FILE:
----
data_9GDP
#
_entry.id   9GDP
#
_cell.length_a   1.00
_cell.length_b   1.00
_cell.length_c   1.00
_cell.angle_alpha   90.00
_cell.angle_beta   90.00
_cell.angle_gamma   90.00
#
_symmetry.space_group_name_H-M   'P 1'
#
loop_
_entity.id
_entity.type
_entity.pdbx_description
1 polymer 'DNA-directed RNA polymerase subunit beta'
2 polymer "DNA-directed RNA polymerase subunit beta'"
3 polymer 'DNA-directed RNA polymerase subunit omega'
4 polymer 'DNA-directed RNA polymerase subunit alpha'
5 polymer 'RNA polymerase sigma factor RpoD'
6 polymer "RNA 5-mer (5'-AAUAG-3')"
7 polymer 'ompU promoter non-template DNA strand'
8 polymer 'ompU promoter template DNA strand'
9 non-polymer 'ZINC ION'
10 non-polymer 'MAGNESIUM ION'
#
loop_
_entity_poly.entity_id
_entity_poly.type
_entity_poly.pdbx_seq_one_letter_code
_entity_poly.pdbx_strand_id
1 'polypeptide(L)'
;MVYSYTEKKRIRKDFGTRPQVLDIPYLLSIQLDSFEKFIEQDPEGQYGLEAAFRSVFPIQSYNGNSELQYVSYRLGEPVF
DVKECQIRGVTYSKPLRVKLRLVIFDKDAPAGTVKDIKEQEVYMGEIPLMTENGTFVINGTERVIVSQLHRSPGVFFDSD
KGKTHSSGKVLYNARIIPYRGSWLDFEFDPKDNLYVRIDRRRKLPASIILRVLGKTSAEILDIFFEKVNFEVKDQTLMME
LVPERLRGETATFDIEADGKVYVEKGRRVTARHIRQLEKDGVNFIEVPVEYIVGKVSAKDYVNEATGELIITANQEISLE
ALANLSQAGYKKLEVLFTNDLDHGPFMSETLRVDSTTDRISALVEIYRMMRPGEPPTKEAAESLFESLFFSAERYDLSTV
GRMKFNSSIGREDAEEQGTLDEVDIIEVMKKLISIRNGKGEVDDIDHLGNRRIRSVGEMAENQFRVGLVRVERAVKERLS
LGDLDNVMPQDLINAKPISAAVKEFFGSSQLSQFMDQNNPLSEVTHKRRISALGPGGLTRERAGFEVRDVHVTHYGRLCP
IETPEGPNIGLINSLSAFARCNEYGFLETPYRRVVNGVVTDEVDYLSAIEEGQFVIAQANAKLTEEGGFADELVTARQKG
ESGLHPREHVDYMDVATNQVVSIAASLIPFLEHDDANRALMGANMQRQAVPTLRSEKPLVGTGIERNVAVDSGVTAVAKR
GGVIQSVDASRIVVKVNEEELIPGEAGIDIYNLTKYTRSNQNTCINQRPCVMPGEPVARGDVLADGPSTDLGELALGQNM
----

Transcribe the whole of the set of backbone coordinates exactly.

data_9GDP
#
_entry.id   9GDP
#
_cell.length_a   1.00
_cell.length_b   1.00
_cell.length_c   1.00
_cell.angle_alpha   90.00
_cell.angle_beta   90.00
_cell.angle_gamma   90.00
#
_symmetry.space_group_name_H-M   'P 1'
#
loop_
_entity.id
_entity.type
_entity.pdbx_description
1 polymer 'DNA-directed RNA polymerase subunit beta'
2 polymer "DNA-directed RNA polymerase subunit beta'"
3 polymer 'DNA-directed RNA polymerase subunit omega'
4 polymer 'DNA-directed RNA polymerase subunit alpha'
5 polymer 'RNA polymerase sigma factor RpoD'
6 polymer "RNA 5-mer (5'-AAUAG-3')"
7 polymer 'ompU promoter non-template DNA strand'
8 polymer 'ompU promoter template DNA strand'
9 non-polymer 'ZINC ION'
10 non-polymer 'MAGNESIUM ION'
#
loop_
_entity_poly.entity_id
_entity_poly.type
_entity_poly.pdbx_seq_one_letter_code
_entity_poly.pdbx_strand_id
1 'polypeptide(L)'
;MVYSYTEKKRIRKDFGTRPQVLDIPYLLSIQLDSFEKFIEQDPEGQYGLEAAFRSVFPIQSYNGNSELQYVSYRLGEPVF
DVKECQIRGVTYSKPLRVKLRLVIFDKDAPAGTVKDIKEQEVYMGEIPLMTENGTFVINGTERVIVSQLHRSPGVFFDSD
KGKTHSSGKVLYNARIIPYRGSWLDFEFDPKDNLYVRIDRRRKLPASIILRVLGKTSAEILDIFFEKVNFEVKDQTLMME
LVPERLRGETATFDIEADGKVYVEKGRRVTARHIRQLEKDGVNFIEVPVEYIVGKVSAKDYVNEATGELIITANQEISLE
ALANLSQAGYKKLEVLFTNDLDHGPFMSETLRVDSTTDRISALVEIYRMMRPGEPPTKEAAESLFESLFFSAERYDLSTV
GRMKFNSSIGREDAEEQGTLDEVDIIEVMKKLISIRNGKGEVDDIDHLGNRRIRSVGEMAENQFRVGLVRVERAVKERLS
LGDLDNVMPQDLINAKPISAAVKEFFGSSQLSQFMDQNNPLSEVTHKRRISALGPGGLTRERAGFEVRDVHVTHYGRLCP
IETPEGPNIGLINSLSAFARCNEYGFLETPYRRVVNGVVTDEVDYLSAIEEGQFVIAQANAKLTEEGGFADELVTARQKG
ESGLHPREHVDYMDVATNQVVSIAASLIPFLEHDDANRALMGANMQRQAVPTLRSEKPLVGTGIERNVAVDSGVTAVAKR
GGVIQSVDASRIVVKVNEEELIPGEAGIDIYNLTKYTRSNQNTCINQRPCVMPGEPVARGDVLADGPSTDLGELALGQNM